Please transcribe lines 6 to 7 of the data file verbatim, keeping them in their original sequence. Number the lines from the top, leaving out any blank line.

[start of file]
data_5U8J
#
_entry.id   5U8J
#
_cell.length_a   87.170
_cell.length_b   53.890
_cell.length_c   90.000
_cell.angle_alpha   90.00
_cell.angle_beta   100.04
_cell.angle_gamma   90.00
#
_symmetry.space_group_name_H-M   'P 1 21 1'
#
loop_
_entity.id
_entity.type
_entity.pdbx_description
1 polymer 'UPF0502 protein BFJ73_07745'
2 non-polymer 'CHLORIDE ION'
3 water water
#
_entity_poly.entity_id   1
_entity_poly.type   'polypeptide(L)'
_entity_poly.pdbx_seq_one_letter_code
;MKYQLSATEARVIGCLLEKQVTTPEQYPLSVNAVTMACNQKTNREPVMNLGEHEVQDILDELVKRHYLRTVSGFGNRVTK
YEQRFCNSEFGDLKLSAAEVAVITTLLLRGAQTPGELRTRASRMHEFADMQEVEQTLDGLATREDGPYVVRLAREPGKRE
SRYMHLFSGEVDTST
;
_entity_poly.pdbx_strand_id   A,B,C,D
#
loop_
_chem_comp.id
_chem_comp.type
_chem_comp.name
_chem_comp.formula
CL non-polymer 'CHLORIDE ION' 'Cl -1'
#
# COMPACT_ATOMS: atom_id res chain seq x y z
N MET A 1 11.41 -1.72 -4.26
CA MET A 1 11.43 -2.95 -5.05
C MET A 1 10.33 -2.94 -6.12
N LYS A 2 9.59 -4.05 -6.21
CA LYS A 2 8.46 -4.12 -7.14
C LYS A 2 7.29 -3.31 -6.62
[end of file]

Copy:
_cell.length_b   53.890
_cell.length_c   90.000